Regional conditions are still unfavorable for the election of a new Lebanese president, with insiders predicting the vote could be pushed till autumn or even early next year.
While some may have hoped U.S. Secretary of State John Kerry’s visit to Beirut this week would bring about a decisive change, Kerry’s comments only sowed more confusion when he called on Russia, Iran and Hezbollah to withdraw from Syria. Kerry’s listing of Hezbollah – deemed a terrorist organization by the U.S. – alongside two major nations, caused some to question whether this indicated a new phase of U.S. policy toward Hezbollah.
A high-ranking source dismissed such speculation, insisting Kerry’s position has not changed and that he continues to call for all foreign forces to withdraw from Syria.
Political sources agreed that a regional and international consensus was needed before a new Lebanese president could finally be elected.
Sources close to the March 8 coalition said Riyadh was still blocking the election of a March 8 candidate, despite Michel Aoun offering himself as a consensus candidate and his overtures toward the March 14 coalition, particularly the Future Movement. The sources saw Future’s failure to reciprocate as evidence of foreign meddling, and that any change to the status quo either in Lebanon or the region requires a new understanding among regional and international powers.
The Saudi-Iranian understanding is still nascent, with no sign of a breakthrough in the near future, as evidenced by the Iranian Foreign Minister Mohammad Javad Zarif’s rejection of an invitation by his Saudi counterpart to visit the kingdom.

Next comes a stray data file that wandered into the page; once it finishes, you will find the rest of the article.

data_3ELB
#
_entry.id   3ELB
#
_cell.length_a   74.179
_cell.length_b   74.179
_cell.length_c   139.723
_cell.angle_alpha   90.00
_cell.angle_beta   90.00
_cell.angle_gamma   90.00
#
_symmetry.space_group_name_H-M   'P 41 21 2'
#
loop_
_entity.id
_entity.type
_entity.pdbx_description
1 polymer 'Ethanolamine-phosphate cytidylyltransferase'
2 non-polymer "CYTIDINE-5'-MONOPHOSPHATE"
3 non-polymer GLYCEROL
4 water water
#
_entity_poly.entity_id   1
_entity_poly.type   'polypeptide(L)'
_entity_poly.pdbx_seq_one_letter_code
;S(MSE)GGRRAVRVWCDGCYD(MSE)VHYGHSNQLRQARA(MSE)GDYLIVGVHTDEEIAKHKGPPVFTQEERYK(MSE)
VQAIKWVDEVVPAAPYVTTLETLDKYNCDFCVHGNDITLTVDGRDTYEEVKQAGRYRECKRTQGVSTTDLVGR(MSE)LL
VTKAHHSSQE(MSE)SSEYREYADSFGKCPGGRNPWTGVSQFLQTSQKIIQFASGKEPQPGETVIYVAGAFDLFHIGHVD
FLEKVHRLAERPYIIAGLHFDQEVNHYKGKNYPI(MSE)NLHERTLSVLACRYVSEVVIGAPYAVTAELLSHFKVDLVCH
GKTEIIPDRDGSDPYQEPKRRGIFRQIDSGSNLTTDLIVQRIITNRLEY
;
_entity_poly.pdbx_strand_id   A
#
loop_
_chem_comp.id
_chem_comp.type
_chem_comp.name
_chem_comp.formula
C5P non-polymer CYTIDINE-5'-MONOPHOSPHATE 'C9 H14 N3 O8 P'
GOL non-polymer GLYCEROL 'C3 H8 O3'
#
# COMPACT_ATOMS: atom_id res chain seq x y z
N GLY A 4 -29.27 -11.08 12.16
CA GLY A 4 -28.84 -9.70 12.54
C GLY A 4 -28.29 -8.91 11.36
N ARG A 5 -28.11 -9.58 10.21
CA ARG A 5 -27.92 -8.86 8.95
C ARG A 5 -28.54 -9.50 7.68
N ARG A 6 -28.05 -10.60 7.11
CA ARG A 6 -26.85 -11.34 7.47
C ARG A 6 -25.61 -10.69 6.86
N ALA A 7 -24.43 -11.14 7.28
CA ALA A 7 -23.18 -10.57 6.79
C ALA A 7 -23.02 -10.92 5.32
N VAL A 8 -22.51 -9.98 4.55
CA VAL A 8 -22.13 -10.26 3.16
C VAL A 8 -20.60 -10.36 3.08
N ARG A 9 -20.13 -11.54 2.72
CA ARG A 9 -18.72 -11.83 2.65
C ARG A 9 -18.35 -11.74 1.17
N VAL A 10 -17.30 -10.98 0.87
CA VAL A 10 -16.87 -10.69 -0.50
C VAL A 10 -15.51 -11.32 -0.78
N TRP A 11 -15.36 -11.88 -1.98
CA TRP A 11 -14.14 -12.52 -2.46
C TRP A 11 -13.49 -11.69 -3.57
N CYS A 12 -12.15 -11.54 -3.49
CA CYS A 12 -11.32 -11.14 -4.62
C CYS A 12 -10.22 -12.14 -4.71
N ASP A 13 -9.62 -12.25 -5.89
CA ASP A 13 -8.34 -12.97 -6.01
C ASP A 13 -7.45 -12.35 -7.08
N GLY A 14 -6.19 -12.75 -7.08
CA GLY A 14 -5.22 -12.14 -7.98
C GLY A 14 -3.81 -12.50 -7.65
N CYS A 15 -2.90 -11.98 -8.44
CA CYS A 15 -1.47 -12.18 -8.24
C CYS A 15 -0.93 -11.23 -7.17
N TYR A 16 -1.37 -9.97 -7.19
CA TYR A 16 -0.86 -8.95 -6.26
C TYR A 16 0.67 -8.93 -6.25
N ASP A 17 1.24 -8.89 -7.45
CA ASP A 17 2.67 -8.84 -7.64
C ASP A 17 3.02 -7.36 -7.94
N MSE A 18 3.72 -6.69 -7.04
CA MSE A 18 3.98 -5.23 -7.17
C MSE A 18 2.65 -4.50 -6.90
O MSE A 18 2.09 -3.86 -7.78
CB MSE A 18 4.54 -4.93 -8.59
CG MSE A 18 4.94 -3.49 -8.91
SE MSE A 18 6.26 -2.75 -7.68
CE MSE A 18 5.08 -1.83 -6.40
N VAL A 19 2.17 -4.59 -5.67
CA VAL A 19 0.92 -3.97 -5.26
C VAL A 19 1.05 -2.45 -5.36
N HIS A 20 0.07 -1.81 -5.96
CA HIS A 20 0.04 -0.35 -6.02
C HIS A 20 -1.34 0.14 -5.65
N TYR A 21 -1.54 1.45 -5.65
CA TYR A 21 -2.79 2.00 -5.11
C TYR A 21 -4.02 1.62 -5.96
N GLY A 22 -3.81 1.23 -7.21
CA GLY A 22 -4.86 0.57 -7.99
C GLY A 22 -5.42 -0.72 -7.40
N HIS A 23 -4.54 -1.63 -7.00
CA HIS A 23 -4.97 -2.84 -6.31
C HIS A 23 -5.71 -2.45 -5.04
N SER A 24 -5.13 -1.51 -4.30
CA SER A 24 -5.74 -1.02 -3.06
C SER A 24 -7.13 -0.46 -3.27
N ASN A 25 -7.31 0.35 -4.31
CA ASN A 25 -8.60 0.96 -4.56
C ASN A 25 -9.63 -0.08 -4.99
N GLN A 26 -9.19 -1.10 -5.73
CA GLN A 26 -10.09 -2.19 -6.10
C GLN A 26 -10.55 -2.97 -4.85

However, all hope is not lost. In the words of one seasoned diplomat: “Striking an agreement between the two sides would be difficult today, but not impossible tomorrow, and who knows when tomorrow will come.”
Regarding relations between France and Iran, three meetings took place between high-ranking officials in the foreign ministries of the two countries to discuss regional issues. When Tehran requested a higher level of representation at the meetings, Paris declined, citing Iranian intransigence over its nuclear program, and the talks stopped.
Meanwhile, Iranian-European negotiation channels still need time, especially since the Europeans will consult their American counterparts on any future negotiations with the Islamic Republic, and at the moment the U.S. is refusing any contact until Iran signs a final agreement with the Group of Five plus One.
In light of the lack of regional accord, observers say the Lebanese presidential file has been put on the backburner, and the election may not happen until autumn or even the beginning of next year.
In the meantime, Hezbollah and Aoun have directed their attention toward the parliamentary elections scheduled for November, taking advantage of what they consider the axis of resistance’s victory in Syria with the re-election of President Bashar Assad and Nouri al-Maliki’s return to power in Iraq.
Meanwhile, observers say Aoun’s visit to Ain al-Tineh this week to meet Speaker Nabih Berri is an indicator of the possible return of coordination between the two frenemies under the auspices of Hezbollah. Sources said the former general complained of the difficulty of winning the Future Movement and Saudi Arabia’s backing for his candidacy. Former Prime Minister Saad Hariri is reportedly afraid of losing his Christian March 14 allies without securing a new Christian ally – Aoun himself.
The sources pointed out that it would not be the first time Aoun switches allegiances according to his personal interests.
Aoun was also informed that the U.S., which he relied on to convince the March 14 coalition and its regional allies to back his candidacy, did not mind amending the Lebanese Constitution to allow the election of a president if this would preserve security in Lebanon. Amending the Constitution would allow Army chief Gen. Jean Kahwagi or Central Bank Governor Riad Salameh to reach presidency.